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Body Ecology grain-like seeds are a formidable source of fiber.

Leaky gut is one well-known sign that the intestinal wall is inflamed.

Fiber doesn’t just scour the intestinal walls or improve heart health. As a nutrient, the most important role of dietary fiber is that it feeds intestinal bacteria.

Once gut bacteria feast on fiber, they produce a fatty acid called butyrate.  In the same way that we release carbon dioxide when we inhale oxygen, butyrate is a byproduct of well-fed gut bacteria.

The Human Body Works in Partnership with Gut Bacteria

Butyrate is a short-chain fatty acid. The richest source of butyrate is butter. But as it turns out, your intestinal cells fully rely on gut bacteria to produce butyrate. In fact, their very survival depends on it.

Butyrate is an important source of energy for intestinal cells. Without butyrate—or with only a short supply—intestinal cells die. (1) This may explain why the highest concentration of butyrate in the human body is found in the gut.

Butyrate does more than feed intestinal cells. It also controls inflammation and stops the development of cancer.

Butyrate, Inflammation, and Leaky Gut

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Gut bacteria that feed on fiber produce a fatty acid called butyrate as a byproduct. Butyrate can improve digestive health, control inflammation, and stop cancer development.

Researchers at Yale University speculate that good gut bacteria release molecules—like butyrate—that create tolerance and control the release of pro-inflammatory messages. (2) This tolerance stops the immune system from attacking good gut bacteria. It also reduces inflammation.

Researchers have found that the gut is less likely to suffer from inflammatory disorders in the presence of butyrate. This includes chronic inflammatory conditions, such as Crohn’s disease or colitis.

Inflammation in the gut is more common than you may think. Leaky gut is one well-known sign that the intestinal wall is inflamed.

Fatty acids—like butyrate—help keep the gut wall healthy and sealed. Animal studies show that butyrate both suppresses the development of leaky gut and improves the intestinal barrier. (3)(4) This may be because butyrate actually encourages the immune system to make specialized immune cells that reduce inflammation. (5)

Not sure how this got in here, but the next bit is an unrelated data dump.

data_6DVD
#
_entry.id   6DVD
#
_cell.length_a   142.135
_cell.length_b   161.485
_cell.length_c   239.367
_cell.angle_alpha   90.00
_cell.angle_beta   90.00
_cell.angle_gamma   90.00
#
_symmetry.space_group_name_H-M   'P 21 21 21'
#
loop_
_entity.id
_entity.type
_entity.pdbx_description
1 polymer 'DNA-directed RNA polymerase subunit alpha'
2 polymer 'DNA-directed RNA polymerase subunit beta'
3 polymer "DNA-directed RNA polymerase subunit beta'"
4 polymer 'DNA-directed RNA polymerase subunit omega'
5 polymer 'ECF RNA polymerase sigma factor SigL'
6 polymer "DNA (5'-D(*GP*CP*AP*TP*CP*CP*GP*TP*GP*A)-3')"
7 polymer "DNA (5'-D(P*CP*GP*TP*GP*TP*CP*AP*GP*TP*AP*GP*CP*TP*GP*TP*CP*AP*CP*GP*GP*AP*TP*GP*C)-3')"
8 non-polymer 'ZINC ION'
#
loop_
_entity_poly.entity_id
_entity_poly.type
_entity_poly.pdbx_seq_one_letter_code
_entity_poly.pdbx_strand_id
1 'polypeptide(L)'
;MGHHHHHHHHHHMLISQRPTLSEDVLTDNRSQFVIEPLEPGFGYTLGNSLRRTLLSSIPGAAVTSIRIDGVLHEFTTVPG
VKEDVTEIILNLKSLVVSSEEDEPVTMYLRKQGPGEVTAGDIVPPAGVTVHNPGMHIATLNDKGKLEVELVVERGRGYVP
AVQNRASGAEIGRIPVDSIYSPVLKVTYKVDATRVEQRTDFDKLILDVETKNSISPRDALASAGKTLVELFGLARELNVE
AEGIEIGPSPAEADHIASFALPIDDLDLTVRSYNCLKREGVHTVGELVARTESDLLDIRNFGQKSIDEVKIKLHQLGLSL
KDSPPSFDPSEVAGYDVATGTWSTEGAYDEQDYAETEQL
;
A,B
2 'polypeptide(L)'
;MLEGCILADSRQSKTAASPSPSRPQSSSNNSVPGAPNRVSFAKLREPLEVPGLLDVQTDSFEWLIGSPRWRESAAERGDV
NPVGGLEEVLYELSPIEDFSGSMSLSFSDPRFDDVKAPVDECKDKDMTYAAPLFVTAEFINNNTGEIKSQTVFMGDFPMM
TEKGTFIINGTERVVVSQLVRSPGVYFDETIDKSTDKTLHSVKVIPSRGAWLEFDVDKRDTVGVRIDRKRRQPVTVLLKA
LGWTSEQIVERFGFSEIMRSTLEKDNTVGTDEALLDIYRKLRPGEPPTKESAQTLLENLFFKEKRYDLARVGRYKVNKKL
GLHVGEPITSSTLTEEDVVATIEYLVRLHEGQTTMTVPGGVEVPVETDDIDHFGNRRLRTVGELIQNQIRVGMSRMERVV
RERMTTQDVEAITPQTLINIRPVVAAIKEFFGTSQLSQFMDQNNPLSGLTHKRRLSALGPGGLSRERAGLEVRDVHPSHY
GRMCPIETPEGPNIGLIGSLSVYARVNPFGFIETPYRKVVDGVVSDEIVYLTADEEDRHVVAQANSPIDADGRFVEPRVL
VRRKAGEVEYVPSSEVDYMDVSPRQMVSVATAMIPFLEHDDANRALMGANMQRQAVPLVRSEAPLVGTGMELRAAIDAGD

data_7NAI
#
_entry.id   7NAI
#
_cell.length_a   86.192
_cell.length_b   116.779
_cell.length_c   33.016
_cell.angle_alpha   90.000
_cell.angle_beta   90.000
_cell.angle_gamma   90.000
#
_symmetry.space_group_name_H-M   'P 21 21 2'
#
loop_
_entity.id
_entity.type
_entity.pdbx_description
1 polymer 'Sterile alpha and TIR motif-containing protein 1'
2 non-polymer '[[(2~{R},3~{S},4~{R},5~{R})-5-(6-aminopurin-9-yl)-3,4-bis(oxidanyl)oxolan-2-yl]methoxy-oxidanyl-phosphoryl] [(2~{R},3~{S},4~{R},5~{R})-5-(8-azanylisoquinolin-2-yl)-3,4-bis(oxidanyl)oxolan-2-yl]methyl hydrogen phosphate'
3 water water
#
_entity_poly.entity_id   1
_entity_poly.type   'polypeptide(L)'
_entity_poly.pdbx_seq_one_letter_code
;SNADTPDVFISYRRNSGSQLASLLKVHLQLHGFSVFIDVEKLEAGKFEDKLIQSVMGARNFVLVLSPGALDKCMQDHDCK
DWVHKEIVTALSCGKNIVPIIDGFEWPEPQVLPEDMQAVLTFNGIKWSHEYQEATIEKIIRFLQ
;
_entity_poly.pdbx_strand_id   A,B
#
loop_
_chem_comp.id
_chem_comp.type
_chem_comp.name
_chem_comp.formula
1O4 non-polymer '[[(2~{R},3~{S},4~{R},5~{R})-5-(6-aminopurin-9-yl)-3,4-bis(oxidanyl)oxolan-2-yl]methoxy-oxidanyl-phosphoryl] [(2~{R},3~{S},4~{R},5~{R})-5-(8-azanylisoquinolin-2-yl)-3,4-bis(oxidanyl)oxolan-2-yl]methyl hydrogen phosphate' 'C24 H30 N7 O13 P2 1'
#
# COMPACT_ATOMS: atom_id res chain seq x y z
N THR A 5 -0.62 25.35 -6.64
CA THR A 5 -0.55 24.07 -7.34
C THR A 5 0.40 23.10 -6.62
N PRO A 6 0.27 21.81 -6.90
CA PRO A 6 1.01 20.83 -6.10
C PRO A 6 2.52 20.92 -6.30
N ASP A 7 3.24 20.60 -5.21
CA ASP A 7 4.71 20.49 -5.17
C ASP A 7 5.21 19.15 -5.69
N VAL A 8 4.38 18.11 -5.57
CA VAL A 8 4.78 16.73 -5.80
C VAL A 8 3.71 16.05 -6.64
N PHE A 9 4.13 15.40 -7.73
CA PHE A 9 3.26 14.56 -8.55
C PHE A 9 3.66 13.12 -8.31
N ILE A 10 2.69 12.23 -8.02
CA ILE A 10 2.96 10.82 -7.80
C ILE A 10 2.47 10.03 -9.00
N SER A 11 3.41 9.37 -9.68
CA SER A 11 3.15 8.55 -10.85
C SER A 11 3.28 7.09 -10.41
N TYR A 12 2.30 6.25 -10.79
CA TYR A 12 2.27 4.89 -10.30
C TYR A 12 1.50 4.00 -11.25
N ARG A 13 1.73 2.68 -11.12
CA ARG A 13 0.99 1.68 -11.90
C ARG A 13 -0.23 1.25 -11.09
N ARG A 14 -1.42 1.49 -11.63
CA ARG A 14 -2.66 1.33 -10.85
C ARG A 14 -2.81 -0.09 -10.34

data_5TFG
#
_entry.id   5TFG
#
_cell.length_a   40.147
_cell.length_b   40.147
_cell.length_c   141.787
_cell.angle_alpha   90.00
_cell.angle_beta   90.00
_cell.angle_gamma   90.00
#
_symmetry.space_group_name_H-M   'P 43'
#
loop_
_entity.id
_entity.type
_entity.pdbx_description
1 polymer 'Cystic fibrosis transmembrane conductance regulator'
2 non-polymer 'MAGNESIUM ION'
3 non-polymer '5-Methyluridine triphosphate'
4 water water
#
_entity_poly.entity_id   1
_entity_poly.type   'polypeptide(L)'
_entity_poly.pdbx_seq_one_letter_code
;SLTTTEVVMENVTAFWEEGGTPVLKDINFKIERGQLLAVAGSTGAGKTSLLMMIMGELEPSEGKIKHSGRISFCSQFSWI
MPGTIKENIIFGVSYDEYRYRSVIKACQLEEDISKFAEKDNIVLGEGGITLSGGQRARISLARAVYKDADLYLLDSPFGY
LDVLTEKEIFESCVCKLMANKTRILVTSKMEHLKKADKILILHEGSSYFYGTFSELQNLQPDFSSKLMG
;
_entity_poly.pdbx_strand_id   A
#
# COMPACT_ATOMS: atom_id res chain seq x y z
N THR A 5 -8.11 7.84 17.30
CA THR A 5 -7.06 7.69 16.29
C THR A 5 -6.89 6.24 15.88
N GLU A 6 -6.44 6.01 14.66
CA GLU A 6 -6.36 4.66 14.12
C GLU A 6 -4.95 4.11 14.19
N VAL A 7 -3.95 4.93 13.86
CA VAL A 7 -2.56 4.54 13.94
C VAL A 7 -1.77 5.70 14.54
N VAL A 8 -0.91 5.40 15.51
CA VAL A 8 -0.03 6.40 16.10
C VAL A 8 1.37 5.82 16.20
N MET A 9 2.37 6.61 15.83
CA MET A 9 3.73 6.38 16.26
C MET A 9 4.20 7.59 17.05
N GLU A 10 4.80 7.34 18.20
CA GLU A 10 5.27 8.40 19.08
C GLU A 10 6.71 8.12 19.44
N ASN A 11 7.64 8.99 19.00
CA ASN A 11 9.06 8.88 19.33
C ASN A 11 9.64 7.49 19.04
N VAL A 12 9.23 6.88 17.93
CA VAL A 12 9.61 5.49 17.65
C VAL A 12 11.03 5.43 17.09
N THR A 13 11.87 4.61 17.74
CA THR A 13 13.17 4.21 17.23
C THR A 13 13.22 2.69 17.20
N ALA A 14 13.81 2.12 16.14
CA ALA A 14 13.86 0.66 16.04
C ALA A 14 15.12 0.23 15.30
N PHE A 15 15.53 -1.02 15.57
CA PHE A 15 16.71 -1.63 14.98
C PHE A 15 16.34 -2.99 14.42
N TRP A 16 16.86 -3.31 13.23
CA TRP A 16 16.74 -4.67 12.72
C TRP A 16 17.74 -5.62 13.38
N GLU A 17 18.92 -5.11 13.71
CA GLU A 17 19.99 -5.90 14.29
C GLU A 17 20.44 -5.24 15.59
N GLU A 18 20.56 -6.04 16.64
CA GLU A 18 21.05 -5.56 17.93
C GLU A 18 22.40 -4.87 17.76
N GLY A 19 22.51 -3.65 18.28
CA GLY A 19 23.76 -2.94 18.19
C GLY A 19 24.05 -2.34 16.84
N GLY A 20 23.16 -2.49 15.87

The Truth Behind "Heart Healthy" Fiber

Mainstream media will tell you that fiber is "heart healthy" because a diet rich in fiber is associated with lower signs of metabolic stress. This includes:

  • Lower LDL (or "bad") cholesterol levels
  • Lower blood sugar
  • Lower blood pressure
  • Reduced risk of heart disease
  • Reduced risk of diabetes
  • Lower rates of obesity

In light of these associations, many people believe fiber is good for the heart. Many physicians will tell you that insoluble fiber moves through the gut, untouched. They might tell you that fiber can bind to cholesterol, preventing its absorption. Or that fiber is filling.

These are all theories.

The reality is that gut bacteria break down both soluble and insoluble fiber, with butyrate as an important byproduct. (6)

Animal studies show that butyrate from fermented fiber can reduce the formation of atherosclerotic plaque. (7) And butyrate can also decrease insulin resistance, a precursor to type 2 diabetes. (8) In the 2009 study published in Diabetes, researchers saw that butyrate increases body temperature—a sign that it also increases metabolism.

Encourage Your Gut Bacteria to Make Butyrate

There are two ways to get more of the fatty acid butyrate into your diet. The first way is to directly consume it. The name butyrate comes from the Greek word “butter.” Butyrate is found in butter and other forms of diary—especially goat, sheep, and buffalo milk.

While you can also find butyrate supplements online, eating butyrate (or taking it as a supplement) is not an effective way to increase levels of butyrate in the gut.

This is because the fermentation of fiber takes place in the colon, where you will naturally find the most butyrate. Butyrate is an energy source for cells in the colon—and the best way for butyrate to reach the colon is through fermentation in the colon.

Here are 2 recommended ways to increase levels of butyrate:

1. Eat foods that feed the bacteria living in the colon.

Good gut bacteria eat both forms of dietary fiber—soluble and insoluble. While dark leafy greens and vegetables are a good source of soluble fiber, grain-like seeds are uniquely rich in insoluble fiber.